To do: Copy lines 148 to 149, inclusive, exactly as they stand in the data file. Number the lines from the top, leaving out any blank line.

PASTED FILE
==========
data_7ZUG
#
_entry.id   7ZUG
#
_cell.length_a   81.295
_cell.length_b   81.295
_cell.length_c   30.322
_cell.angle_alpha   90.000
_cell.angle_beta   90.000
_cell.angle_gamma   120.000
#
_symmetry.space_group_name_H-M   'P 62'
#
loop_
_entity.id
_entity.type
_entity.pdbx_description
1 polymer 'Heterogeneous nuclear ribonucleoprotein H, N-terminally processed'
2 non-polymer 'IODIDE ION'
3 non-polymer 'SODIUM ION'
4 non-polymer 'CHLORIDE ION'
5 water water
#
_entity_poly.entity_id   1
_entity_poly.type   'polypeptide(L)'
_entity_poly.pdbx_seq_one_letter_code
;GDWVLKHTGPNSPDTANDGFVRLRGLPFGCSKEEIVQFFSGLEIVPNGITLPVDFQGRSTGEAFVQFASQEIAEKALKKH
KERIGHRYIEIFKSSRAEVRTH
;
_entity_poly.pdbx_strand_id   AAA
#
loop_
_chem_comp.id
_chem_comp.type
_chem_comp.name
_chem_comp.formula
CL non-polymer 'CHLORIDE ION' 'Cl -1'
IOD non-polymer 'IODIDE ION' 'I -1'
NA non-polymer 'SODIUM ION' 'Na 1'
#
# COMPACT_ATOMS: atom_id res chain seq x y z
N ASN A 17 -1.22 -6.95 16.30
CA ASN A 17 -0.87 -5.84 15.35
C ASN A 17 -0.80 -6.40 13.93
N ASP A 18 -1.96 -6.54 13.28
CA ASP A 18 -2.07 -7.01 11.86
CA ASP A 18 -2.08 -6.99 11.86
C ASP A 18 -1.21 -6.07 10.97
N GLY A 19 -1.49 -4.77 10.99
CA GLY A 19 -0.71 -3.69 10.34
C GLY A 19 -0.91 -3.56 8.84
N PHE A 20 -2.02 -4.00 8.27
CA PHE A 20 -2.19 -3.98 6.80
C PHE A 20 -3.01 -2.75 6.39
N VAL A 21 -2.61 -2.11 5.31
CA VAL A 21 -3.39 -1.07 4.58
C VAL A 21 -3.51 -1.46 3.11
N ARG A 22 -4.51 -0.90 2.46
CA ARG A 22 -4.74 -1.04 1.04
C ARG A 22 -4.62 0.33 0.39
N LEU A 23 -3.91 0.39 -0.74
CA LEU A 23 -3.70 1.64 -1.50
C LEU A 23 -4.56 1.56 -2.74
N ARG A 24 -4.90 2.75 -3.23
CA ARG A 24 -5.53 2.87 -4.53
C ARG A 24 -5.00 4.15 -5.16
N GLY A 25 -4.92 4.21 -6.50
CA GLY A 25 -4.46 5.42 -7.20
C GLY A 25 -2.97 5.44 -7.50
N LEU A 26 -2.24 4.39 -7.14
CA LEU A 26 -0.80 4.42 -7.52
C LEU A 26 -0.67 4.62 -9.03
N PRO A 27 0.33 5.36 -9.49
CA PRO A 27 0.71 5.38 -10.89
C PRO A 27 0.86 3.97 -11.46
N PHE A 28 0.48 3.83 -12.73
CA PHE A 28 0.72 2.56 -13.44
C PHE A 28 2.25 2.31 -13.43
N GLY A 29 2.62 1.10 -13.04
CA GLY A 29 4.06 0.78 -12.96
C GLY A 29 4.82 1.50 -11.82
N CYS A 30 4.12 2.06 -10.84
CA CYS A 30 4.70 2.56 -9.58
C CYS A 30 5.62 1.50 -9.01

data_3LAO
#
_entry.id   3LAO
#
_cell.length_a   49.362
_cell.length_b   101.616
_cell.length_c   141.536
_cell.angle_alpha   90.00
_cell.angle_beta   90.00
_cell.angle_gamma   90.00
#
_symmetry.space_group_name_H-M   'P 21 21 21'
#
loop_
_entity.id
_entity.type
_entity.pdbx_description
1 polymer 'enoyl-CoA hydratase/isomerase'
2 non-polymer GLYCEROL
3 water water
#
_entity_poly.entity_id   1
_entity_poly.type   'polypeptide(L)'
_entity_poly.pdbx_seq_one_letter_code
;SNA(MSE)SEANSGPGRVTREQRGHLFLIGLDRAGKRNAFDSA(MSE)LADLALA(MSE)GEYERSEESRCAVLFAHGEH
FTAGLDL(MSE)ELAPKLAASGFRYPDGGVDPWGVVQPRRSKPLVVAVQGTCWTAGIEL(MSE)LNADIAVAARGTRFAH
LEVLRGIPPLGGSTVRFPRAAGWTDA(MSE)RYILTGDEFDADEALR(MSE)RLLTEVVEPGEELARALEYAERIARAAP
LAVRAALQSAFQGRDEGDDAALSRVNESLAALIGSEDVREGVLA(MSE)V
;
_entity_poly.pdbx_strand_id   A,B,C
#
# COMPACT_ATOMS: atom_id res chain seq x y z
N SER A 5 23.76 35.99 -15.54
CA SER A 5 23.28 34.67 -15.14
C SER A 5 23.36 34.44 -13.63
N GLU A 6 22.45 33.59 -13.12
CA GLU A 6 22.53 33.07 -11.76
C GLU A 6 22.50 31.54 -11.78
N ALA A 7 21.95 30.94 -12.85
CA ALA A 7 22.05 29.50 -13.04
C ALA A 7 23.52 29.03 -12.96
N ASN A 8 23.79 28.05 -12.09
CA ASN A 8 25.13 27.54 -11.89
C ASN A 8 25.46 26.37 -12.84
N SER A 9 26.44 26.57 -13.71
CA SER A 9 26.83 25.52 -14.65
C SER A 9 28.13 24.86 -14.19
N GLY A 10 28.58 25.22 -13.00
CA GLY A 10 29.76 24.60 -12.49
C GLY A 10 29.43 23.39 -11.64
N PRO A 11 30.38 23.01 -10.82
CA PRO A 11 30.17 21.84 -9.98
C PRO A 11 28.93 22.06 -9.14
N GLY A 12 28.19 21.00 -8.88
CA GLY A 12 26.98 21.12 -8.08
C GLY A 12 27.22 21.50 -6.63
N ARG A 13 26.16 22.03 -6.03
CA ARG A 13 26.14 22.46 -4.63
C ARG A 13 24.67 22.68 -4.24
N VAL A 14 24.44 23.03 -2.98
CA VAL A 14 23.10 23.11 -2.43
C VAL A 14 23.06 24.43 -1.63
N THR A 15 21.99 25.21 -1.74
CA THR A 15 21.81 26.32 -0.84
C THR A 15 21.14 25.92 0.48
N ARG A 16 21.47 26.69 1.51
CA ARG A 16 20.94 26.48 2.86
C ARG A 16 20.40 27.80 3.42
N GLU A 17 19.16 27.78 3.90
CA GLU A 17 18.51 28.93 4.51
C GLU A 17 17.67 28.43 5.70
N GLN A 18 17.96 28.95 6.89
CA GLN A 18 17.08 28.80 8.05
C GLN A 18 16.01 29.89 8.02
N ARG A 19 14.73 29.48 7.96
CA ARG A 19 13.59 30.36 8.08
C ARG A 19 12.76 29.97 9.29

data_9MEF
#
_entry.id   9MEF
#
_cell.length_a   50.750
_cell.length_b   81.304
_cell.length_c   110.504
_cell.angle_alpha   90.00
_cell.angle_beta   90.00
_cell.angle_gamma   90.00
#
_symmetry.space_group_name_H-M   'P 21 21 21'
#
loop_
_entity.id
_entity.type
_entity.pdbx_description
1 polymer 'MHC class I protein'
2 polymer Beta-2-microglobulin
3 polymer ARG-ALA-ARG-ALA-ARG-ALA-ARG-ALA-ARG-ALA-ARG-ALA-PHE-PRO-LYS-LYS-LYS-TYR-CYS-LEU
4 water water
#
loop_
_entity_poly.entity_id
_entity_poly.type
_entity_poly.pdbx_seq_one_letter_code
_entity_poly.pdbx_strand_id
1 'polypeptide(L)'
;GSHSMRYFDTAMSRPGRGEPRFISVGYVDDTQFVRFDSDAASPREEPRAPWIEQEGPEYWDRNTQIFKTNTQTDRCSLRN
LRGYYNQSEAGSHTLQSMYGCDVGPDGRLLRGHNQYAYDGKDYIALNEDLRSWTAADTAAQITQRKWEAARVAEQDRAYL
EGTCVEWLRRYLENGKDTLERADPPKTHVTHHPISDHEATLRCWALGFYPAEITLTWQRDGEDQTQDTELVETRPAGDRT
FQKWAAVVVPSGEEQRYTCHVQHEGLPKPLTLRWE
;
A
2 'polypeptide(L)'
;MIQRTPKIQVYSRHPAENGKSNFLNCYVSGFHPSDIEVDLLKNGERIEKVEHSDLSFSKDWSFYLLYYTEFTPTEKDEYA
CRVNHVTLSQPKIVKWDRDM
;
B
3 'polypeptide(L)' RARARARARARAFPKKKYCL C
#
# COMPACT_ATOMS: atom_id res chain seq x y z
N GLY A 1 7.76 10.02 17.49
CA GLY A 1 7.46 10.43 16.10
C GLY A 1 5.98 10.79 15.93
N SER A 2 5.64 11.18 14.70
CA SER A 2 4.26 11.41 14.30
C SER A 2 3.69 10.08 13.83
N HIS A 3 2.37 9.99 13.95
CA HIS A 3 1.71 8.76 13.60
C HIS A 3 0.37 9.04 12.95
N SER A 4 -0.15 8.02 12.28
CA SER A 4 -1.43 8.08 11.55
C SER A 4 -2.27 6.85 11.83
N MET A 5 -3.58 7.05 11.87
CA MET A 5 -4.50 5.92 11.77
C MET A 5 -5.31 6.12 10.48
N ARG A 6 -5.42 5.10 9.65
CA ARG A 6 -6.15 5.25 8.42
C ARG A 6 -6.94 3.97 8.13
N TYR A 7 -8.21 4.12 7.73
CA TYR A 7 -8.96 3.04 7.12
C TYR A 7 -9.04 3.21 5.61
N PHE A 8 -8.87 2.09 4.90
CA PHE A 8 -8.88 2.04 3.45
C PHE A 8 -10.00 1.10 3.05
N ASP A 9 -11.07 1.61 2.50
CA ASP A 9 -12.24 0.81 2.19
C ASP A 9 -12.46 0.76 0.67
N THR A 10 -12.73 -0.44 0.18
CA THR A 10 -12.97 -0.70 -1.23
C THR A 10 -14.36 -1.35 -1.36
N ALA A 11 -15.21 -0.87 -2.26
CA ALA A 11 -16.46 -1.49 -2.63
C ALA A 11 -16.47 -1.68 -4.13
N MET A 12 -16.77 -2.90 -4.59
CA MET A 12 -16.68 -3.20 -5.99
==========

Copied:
CA THR A 15 21.81 26.32 -0.84
C THR A 15 21.14 25.92 0.48